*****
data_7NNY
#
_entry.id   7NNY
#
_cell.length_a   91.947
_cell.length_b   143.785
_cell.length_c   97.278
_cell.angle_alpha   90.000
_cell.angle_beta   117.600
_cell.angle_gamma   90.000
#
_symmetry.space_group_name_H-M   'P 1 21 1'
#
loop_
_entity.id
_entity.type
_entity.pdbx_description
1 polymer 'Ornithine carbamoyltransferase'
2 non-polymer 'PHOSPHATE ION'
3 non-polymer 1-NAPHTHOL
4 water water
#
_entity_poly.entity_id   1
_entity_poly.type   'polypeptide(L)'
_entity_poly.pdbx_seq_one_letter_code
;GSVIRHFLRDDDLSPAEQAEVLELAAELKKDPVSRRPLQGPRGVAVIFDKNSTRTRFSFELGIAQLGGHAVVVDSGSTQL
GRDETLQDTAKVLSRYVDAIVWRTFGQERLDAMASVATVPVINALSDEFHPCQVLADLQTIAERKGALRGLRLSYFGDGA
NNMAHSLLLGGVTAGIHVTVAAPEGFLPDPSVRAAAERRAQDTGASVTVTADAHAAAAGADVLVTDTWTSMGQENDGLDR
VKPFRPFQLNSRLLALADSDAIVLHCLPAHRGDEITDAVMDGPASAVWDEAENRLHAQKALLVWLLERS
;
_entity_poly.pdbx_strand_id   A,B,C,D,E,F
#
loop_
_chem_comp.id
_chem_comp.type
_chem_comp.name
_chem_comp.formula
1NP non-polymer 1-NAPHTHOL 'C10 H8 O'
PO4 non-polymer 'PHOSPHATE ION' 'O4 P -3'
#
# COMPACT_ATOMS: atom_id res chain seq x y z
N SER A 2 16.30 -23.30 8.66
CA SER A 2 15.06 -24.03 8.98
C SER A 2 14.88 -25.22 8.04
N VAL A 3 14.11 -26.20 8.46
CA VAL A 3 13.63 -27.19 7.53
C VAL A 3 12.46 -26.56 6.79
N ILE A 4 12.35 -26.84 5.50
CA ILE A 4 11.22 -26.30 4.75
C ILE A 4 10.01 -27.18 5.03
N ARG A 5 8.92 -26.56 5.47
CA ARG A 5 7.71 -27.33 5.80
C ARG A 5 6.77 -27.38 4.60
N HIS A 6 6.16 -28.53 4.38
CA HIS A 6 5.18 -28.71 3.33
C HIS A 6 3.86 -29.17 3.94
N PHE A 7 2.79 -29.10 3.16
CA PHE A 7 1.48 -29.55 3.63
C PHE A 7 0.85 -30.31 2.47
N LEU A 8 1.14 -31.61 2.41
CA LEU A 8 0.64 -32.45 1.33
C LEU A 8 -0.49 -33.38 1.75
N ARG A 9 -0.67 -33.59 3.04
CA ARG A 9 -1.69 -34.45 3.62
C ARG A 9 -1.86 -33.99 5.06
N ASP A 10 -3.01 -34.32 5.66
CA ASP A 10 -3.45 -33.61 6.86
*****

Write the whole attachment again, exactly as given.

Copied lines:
data_7NNY
#
_entry.id   7NNY
#
_cell.length_a   91.947
_cell.length_b   143.785
_cell.length_c   97.278
_cell.angle_alpha   90.000
_cell.angle_beta   117.600
_cell.angle_gamma   90.000
#
_symmetry.space_group_name_H-M   'P 1 21 1'
#
loop_
_entity.id
_entity.type
_entity.pdbx_description
1 polymer 'Ornithine carbamoyltransferase'
2 non-polymer 'PHOSPHATE ION'
3 non-polymer 1-NAPHTHOL
4 water water
#
_entity_poly.entity_id   1
_entity_poly.type   'polypeptide(L)'
_entity_poly.pdbx_seq_one_letter_code
;GSVIRHFLRDDDLSPAEQAEVLELAAELKKDPVSRRPLQGPRGVAVIFDKNSTRTRFSFELGIAQLGGHAVVVDSGSTQL
GRDETLQDTAKVLSRYVDAIVWRTFGQERLDAMASVATVPVINALSDEFHPCQVLADLQTIAERKGALRGLRLSYFGDGA
NNMAHSLLLGGVTAGIHVTVAAPEGFLPDPSVRAAAERRAQDTGASVTVTADAHAAAAGADVLVTDTWTSMGQENDGLDR
VKPFRPFQLNSRLLALADSDAIVLHCLPAHRGDEITDAVMDGPASAVWDEAENRLHAQKALLVWLLERS
;
_entity_poly.pdbx_strand_id   A,B,C,D,E,F
#
loop_
_chem_comp.id
_chem_comp.type
_chem_comp.name
_chem_comp.formula
1NP non-polymer 1-NAPHTHOL 'C10 H8 O'
PO4 non-polymer 'PHOSPHATE ION' 'O4 P -3'
#
# COMPACT_ATOMS: atom_id res chain seq x y z
N SER A 2 16.30 -23.30 8.66
CA SER A 2 15.06 -24.03 8.98
C SER A 2 14.88 -25.22 8.04
N VAL A 3 14.11 -26.20 8.46
CA VAL A 3 13.63 -27.19 7.53
C VAL A 3 12.46 -26.56 6.79
N ILE A 4 12.35 -26.84 5.50
CA ILE A 4 11.22 -26.30 4.75
C ILE A 4 10.01 -27.18 5.03
N ARG A 5 8.92 -26.56 5.47
CA ARG A 5 7.71 -27.33 5.80
C ARG A 5 6.77 -27.38 4.60
N HIS A 6 6.16 -28.53 4.38
CA HIS A 6 5.18 -28.71 3.33
C HIS A 6 3.86 -29.17 3.94
N PHE A 7 2.79 -29.10 3.16
CA PHE A 7 1.48 -29.55 3.63
C PHE A 7 0.85 -30.31 2.47
N LEU A 8 1.14 -31.61 2.41
CA LEU A 8 0.64 -32.45 1.33
C LEU A 8 -0.49 -33.38 1.75
N ARG A 9 -0.67 -33.59 3.04
CA ARG A 9 -1.69 -34.45 3.62
C ARG A 9 -1.86 -33.99 5.06
N ASP A 10 -3.01 -34.32 5.66
CA ASP A 10 -3.45 -33.61 6.86